Power to the poople (sic)
From the Sydney Morning Herald:

Sanitation professionals – says Rose George in The Big Necessity; the Unmentionable World of Human Waste and Why it Matters – divide cultures into the faeco-philiac and the faeco-phobic. India, excepting cow-dung, is the latter. China is the former. China has fertilised with human excrement for 4000 years.

This regard for excrement as treasure no doubt explains the dearth of scatological swear words in Chinese languages. Now it is taking another turn, as movements like the Shaanxi Mothers Environmental Protection Volunteer Organisation in Yan’an gradually replace traditional backyard long-drop and bucket latrines with anaerobic digesters. See their video here:

The digesters produce biogas – mostly methane, with some CO2 and a whiff of hydrogen sulphide – used for cooking, lighting and electricity generation. In a province suffering desertification from felling trees for fuel, the eco-benefits are patent. As well, the solid residue offers a far safer fertiliser than raw sewage. Villagers find themselves producing better crops, healthier children (fewer latrine-borne diseases), more money (lower energy and health costs) and, in some cases for the first time, leisure.

Lille, in France, runs a bus fleet on excreta-generated biogas. Even in sanitation-obsessed America, over a third of new houses come with on-site sewage disposal systems. With active support from the Environmental Protection Agency, some 60 million US households are now off-grid, sewage-wise, and a similar increase, on a much smaller scale, is taking place in eco-conscious New Zealand.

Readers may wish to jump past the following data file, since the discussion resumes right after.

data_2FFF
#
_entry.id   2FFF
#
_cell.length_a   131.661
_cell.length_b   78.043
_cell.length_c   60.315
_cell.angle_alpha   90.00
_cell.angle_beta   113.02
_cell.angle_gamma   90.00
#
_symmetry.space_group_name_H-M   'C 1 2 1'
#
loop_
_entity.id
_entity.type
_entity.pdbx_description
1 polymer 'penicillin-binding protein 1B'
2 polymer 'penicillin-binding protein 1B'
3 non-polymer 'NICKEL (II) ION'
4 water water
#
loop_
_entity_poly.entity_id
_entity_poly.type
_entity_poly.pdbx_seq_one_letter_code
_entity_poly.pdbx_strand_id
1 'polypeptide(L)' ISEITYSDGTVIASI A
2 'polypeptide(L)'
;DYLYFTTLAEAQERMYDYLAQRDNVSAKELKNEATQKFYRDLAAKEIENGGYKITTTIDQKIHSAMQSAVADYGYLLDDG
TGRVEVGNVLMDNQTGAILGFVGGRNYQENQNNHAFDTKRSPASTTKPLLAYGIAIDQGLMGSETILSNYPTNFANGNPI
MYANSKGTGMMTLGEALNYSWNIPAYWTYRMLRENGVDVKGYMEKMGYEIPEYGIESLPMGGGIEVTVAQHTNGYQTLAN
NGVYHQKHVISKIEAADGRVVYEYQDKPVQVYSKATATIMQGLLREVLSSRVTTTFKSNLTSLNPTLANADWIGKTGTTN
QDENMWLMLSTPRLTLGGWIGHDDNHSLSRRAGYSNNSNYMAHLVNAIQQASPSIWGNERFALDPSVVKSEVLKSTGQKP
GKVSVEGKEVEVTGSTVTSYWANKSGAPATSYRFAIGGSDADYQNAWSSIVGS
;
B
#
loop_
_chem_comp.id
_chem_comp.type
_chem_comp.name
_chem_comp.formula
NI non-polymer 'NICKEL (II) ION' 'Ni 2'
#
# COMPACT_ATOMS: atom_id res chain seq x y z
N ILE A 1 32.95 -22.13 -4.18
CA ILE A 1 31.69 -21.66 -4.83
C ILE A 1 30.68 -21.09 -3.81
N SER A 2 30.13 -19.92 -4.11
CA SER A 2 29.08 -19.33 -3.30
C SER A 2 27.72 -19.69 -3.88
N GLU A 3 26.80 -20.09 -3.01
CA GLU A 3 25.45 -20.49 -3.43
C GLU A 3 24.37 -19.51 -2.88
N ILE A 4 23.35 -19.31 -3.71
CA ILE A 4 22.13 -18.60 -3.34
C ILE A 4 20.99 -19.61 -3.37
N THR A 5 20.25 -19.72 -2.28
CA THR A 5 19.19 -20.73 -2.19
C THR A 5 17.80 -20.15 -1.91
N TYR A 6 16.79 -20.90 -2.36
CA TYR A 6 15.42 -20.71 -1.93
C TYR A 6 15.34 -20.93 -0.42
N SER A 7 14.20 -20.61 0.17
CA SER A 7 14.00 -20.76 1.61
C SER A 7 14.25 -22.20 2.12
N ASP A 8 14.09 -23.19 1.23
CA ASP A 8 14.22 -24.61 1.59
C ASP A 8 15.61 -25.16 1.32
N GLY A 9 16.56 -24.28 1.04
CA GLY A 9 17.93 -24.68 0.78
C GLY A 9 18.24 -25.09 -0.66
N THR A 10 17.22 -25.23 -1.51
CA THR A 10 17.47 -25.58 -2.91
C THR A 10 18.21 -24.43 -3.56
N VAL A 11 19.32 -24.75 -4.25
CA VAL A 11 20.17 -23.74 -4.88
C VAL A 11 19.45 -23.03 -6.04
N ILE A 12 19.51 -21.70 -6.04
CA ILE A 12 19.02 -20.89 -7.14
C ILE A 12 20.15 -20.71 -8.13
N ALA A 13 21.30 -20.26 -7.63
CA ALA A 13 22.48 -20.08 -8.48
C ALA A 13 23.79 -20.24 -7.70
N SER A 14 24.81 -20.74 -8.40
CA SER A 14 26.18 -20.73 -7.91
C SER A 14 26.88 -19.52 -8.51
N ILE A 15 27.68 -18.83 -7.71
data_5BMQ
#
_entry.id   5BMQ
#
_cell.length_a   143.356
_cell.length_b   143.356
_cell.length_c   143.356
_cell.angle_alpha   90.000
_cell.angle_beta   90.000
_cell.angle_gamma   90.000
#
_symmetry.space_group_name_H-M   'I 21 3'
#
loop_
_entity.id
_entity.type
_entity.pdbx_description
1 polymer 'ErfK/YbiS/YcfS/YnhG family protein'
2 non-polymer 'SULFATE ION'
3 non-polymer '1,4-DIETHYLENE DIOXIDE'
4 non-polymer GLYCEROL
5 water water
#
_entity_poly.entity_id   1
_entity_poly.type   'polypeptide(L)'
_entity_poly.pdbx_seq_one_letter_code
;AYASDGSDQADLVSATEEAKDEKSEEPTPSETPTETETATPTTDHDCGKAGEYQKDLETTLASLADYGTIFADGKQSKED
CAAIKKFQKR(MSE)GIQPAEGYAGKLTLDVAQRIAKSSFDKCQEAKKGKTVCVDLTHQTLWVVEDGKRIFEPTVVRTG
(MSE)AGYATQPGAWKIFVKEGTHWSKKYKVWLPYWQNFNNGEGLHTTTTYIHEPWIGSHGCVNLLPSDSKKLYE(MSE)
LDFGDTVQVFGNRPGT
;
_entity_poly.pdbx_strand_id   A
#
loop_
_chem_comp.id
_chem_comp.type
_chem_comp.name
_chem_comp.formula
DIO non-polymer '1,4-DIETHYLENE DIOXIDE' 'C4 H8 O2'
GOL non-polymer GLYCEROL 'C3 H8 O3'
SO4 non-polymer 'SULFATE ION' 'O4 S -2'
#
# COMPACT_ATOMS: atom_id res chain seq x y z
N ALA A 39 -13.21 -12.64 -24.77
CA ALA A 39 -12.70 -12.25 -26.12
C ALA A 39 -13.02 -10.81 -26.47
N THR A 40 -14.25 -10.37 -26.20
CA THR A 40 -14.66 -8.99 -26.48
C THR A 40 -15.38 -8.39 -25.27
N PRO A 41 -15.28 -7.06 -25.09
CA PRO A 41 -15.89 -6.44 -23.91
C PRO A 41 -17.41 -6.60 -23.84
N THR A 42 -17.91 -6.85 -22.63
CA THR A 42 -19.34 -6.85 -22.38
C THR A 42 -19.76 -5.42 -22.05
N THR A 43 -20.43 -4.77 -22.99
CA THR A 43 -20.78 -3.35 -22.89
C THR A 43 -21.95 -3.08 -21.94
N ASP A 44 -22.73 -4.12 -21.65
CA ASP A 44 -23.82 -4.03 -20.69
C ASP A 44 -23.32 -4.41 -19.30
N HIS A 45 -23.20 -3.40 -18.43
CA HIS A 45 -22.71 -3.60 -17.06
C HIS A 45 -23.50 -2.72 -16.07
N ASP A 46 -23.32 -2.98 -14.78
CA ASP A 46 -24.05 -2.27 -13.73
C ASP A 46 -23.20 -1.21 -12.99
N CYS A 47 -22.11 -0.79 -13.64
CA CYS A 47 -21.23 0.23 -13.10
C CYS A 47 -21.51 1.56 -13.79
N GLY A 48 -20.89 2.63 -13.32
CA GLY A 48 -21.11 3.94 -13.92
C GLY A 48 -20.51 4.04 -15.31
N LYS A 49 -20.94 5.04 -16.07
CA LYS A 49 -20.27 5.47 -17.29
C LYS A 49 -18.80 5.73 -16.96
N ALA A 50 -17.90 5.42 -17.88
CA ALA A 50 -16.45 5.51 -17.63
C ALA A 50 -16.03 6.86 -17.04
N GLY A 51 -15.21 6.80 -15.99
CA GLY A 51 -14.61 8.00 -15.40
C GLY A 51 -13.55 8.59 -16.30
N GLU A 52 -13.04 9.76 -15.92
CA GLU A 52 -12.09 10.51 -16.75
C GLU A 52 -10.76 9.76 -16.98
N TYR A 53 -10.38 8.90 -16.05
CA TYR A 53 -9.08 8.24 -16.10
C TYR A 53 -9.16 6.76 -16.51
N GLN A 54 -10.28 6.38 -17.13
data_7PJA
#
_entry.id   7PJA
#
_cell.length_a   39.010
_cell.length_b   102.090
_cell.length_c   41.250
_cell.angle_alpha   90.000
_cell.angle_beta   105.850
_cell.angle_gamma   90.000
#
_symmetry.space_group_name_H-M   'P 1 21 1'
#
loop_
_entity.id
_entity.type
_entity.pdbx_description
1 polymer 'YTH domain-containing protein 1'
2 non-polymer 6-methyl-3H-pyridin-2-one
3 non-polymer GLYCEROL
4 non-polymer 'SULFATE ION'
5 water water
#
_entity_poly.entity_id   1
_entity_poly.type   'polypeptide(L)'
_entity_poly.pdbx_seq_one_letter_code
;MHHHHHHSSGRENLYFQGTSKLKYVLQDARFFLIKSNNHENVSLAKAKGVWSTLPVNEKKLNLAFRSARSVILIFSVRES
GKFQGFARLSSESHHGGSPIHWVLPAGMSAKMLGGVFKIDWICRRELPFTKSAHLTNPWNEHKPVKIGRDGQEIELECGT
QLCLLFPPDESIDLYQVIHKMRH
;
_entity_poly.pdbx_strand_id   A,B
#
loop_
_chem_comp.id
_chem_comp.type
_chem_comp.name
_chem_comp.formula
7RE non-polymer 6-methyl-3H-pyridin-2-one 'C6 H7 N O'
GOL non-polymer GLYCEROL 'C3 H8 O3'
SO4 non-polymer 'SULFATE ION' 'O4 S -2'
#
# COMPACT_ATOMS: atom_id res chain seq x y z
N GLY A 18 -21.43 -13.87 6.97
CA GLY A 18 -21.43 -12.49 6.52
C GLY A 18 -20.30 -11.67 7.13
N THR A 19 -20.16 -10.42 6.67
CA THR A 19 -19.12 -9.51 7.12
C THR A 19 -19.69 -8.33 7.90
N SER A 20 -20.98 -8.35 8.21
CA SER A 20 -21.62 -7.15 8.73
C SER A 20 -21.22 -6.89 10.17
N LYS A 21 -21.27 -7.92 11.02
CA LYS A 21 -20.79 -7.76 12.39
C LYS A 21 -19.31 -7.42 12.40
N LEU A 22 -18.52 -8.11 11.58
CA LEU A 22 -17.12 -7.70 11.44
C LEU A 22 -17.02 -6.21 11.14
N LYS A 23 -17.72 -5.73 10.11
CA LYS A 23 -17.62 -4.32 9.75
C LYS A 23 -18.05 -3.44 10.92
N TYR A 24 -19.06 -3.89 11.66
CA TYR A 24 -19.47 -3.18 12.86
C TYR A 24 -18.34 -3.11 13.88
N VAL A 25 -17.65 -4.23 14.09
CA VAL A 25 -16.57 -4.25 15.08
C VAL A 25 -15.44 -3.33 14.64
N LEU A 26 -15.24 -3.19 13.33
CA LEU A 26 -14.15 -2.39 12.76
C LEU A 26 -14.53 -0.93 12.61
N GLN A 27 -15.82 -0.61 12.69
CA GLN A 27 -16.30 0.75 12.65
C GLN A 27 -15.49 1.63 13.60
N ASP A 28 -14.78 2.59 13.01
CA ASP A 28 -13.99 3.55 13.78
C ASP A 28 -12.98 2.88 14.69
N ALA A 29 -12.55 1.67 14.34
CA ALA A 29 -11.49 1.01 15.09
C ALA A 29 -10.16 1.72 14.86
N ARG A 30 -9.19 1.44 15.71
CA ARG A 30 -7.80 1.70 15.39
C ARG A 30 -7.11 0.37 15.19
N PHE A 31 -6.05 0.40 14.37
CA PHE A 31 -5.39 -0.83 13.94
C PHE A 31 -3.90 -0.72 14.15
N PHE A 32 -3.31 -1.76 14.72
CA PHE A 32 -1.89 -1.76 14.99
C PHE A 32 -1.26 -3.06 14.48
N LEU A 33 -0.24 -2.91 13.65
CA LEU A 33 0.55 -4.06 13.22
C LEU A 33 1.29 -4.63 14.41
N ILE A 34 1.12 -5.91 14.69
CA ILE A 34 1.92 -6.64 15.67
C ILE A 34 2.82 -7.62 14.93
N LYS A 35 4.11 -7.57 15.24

Here we remain staunchly faeco-phobic. Although some 2 million people use on-site wastewater disposal (such as septic tanks), these are still generally seen as a B-grade option, to be replaced by “proper” sewers.

Yet attitudes are changing. The Australian and New Zealand Biosolids Partnership reports some 270,000 tonnes of bio-solids – about 60 per cent of our total – are strewn across Australian fields annually, with a further 5 per cent used for compost. It concurs, further, with US findings, that when regulations are followed, “there is no scientific evidence of any toxic effect to soil organisms, plants … or to humans (via acute effects or bio-accumulation) … [or] of illness caused by biosolids”.

Some people believe, probably wrongly on the evidence, sewage mining – extracting minerals, metals, even precious metals – will resource the future. But using it instead of Dynamic Lifter (to which it is roughly nutritionally equivalent) saves petrochemicals, zooplankton and money.

And it goes past biology. As Kundera famously noted, our steadfast ignorance “of the invisible Venice of shit underlying our bathrooms, bedrooms, dance halls, and parliaments” steeps us in kitsch. Worse, I’d say, it denies us both our regard for our bodies as high-design recycling devices and our reverence for nature’s essential gift, which is, shit happens.

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